VOLUME CHANGE SPEED

#define REPEAT_TX (from 1 to as many as you want. Start with 3 then fine tune)

Change how many times you want  the remote code transmitted to the TV. If you want more drastic drop in TV volume increase this number. If you want a more gradual change in volume, lower this number.

FEATURE TODO LIST

It's very simple to program more functionality into this gadget. Some of the features that can be added:
  • Average audio level over a period of time to determine if increase in volume is persistent requiring volume control or momentary and should be ignored.
  • Read audio level after a period of time. If audio is too low, increase volume by a certain increment. 
  • Make program inclusive of supported remote protocols 
  • Add Panasonic & JVC support

THE ARDUINO CODE

Cut and paste the code below into your Arduino IDE



//=================================================

/*
PROJECT: TV Volume Guard
AUTHOR: Hazim Bitar (techbitar)
DATE: FEB 9, 2013
CONTACT: techbitar at gmail dot com
LICENSE: My code is in the public domain.          
IRremote library: copyright by Ken Shirriff http://arcfn.com

*/

#include <IRremote.h>


#define NOISE_LEVEL      350  // level of noise to detect from 0 to 1023
#define REPEAT_TX         3 // how many times to transmit the IR remote code
#define REMOTE_CODE     0x1CE3E817  // remote code to transmit. This is for my TV. Replace with yours. 
#define REMOTE_BIT   32

#define SOUND_SENSOR_PIN     A0 // sound sensor connected to this analog pin
#define LED        13      // LED used to blink when volume too high

IRsend irsend; // instantiate IR object

void setup()
{
  pinMode(LED, OUTPUT);
}

void loop()
{
  int soundLevel = analogRead(SOUND_SENSOR_PIN); // read the sound sensor
  if(soundLevel > NOISE_LEVEL) // compare to noise level threshold you decide
  {
    digitalWrite(LED,HIGH);  // LED on
    delay(200);
    for (int txCount = 0; txCount < REPEAT_TX; txCount++) { // how many times to transmit the IR remote  code
      irsend.sendNEC(REMOTE_CODE , REMOTE_BIT); // Change to match your remote protocol
      delay(200);

      // Uncomment the function that matches your remote control protocol as shown by IRrecvDump
      // irsend.sendNEC(REMOTE_CODE, REMOTE_BIT);
      // irsend.sendSony(REMOTE_CODE, REMOTE_BIT);
      // irsend.sendRC5(REMOTE_CODE, REMOTE_BIT);
      // irsend.sendRC6(REMOTE_CODE, REMOTE_BIT);

    }
  }
  digitalWrite(LED,LOW); // LED off
}

//=================================================
ybikawi8 months ago

big respect for u

codegamc9 months ago

you didn't include "IRromote.h" and while i have it, the code has presented some problems in my IDE, did you change it from the IR library online?

newbeduino1 year ago
Very cool :) How hard would it be to have it keep the volume at a certain level turn the tv down for the commericials and then back up when the quieter show comes back on.
I would love something like this too. It's not just commercials, but sometimes movies go from whisper quiet to explosion loud and I'd love a device that just kept the TV at a certain range, automatically raising the volume up and down as needed.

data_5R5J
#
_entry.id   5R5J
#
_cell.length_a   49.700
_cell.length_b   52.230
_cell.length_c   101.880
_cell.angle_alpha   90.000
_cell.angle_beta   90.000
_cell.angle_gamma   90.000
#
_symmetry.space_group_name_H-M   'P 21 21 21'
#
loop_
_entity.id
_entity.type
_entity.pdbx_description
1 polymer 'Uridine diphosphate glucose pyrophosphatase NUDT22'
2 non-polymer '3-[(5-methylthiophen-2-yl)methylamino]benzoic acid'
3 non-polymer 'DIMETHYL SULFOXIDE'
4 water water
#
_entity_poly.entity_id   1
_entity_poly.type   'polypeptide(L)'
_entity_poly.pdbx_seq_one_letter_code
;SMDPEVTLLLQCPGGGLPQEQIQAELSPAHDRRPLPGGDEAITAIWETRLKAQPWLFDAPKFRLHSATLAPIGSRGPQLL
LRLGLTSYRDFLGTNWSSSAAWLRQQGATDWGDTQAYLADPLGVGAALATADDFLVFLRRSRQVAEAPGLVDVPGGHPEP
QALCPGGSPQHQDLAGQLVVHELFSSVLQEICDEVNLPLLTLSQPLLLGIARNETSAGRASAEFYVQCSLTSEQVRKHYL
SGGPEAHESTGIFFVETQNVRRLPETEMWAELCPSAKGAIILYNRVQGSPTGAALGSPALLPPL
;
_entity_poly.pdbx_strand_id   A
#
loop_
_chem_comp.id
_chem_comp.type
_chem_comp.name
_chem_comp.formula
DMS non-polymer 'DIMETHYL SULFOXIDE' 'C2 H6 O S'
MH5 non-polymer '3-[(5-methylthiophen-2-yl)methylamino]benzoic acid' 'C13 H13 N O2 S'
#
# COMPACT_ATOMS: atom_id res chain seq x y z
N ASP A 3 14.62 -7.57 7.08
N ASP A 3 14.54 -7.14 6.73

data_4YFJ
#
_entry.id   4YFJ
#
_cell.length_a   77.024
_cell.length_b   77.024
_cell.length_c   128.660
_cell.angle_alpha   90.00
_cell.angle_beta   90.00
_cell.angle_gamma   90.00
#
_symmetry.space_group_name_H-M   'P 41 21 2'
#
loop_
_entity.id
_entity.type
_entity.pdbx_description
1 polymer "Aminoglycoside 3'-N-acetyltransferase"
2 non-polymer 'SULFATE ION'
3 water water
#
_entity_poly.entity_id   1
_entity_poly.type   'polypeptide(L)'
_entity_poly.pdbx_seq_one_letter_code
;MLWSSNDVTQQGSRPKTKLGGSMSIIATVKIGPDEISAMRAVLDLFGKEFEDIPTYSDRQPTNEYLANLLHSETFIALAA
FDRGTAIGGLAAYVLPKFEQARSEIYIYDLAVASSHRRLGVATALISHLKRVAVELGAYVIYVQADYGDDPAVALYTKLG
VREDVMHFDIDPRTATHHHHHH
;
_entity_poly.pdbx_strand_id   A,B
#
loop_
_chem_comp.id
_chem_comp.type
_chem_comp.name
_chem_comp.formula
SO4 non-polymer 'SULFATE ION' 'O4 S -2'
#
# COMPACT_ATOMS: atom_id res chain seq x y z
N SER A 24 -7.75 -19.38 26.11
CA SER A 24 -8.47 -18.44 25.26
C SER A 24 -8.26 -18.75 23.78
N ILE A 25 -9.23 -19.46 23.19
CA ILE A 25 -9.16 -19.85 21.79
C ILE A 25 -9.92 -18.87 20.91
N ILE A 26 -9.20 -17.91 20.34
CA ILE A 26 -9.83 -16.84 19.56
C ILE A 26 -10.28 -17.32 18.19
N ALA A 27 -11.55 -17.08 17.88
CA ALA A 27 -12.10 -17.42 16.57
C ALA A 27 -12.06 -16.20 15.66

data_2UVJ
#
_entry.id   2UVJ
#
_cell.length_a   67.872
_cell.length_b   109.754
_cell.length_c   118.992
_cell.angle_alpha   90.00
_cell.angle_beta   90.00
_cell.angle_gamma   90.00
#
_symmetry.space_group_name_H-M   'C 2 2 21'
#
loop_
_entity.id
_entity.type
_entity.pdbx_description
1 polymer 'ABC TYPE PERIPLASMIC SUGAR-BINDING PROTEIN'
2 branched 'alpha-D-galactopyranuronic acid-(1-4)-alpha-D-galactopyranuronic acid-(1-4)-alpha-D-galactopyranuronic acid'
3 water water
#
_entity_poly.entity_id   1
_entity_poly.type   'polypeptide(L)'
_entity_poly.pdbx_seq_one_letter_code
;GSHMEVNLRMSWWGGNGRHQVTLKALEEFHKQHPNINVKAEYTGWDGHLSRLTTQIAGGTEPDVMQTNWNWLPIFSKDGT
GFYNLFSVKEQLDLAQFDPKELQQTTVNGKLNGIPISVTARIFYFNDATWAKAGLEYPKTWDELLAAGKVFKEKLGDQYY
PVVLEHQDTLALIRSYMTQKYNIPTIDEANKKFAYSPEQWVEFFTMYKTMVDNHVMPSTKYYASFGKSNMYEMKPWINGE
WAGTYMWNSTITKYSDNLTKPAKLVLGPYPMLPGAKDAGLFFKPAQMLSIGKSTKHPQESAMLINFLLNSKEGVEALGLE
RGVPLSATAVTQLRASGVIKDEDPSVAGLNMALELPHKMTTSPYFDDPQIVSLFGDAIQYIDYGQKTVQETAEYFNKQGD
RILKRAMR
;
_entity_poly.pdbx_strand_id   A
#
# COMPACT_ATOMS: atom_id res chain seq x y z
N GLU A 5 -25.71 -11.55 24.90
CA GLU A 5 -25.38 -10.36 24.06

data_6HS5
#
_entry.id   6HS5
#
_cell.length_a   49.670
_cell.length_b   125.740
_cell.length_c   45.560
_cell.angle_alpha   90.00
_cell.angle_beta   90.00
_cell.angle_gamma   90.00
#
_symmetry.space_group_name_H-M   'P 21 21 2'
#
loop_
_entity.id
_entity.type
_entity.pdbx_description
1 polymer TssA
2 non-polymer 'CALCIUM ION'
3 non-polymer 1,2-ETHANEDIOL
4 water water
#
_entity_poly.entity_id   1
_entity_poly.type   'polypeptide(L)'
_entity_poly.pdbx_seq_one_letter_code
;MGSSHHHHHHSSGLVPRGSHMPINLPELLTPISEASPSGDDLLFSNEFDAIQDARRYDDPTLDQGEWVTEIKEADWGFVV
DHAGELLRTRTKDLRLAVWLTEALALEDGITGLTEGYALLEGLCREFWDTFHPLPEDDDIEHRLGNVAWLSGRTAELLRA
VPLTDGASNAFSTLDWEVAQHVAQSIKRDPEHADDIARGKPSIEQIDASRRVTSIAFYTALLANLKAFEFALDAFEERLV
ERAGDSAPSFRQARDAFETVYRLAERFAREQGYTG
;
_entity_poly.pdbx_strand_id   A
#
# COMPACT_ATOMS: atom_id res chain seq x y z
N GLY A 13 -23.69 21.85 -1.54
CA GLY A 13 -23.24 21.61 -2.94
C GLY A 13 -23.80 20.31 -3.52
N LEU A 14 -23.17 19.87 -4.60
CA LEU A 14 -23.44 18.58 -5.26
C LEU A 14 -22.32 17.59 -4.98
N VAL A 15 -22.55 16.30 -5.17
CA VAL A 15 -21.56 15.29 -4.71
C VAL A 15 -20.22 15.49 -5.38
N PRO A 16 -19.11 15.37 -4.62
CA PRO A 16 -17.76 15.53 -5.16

I'm doing this but I'm having trouble with the code. the IDE will not compile it, due to countless errors. anyone else have trouble, or understand the code in depth?

It seems i'm only one who can't make it work.

Noise level == 45

Blinking led on pin 13 tells that microphone is working.

But IR led on pin3 is not blink (it visible with any mobile camera). If i reconnect IR LED to pin13 - it blinks.
IF i connect any other LED to pin 3 ---> no blinking too
If i load those simple example that make onboard LED blinks and set the pin 3 - IR LED start blink.

What's wrong?

Arduino Mega 2560
I had the same problem and found the solution in the source code of the IRremote library: on the ATmega2560 the IR diode must be connected to pin 9, see https://github.com/shirriff/Arduino-IRremote/blob/master/IRremoteInt.h
Edgar1 year ago
Nice!
This could be used on pubs, restaurants, and the like!
Gone to my Blog:
3D Printers from India, Nano-printing 3D printers, and an Arduino that shuts up TV ads! http://faz-voce-mesmo.blogspot.pt/2013/02/impressoras-3d-uma-da-india-outra-nano.html
techbitar (author)  Edgar1 year ago
Glad you like it. It's more challenging in public places because of the ambient noise. But it's not difficult to read the audio signal directly from the headphone jack instead of an open mic. This could be Rev2 of the gadget.
Go for it, but don't forget to Patent it, because I see all kinda crazy stuff being sold, that's not useful as that one idea...
techbitar (author)  Edgar1 year ago
This project is based on all sorts of open source and open hardware ideas so it's only fair that it remains open :)
Right you are, but if someone makes money out of manufacturing those, isn't there somewhere, some open source support thing, you can send some kind of royalties?
zorwick1 year ago
Great project! Everybody should have one before they totally get brainwashed...I wanted something like this for decades! There were some devices many years ago to zero the volume when advertisements start but some marketing lobby stopped them to sell or built in to the TVs. Now I have to congratulate you...for me it is too late, I don't have TV for years now, because of the ads.
techbitar (author)  zorwick1 year ago
Merci! I think dumping the TV is the ideal solution. The internet is enough nowadays.
Excellent project. I need one of these. :D
techbitar (author)  jessyratfink1 year ago
Thanks! If you build one please share your experience. The Arduino program can benefit from more intelligence with additional timing parameters. I might update it in an upcoming version.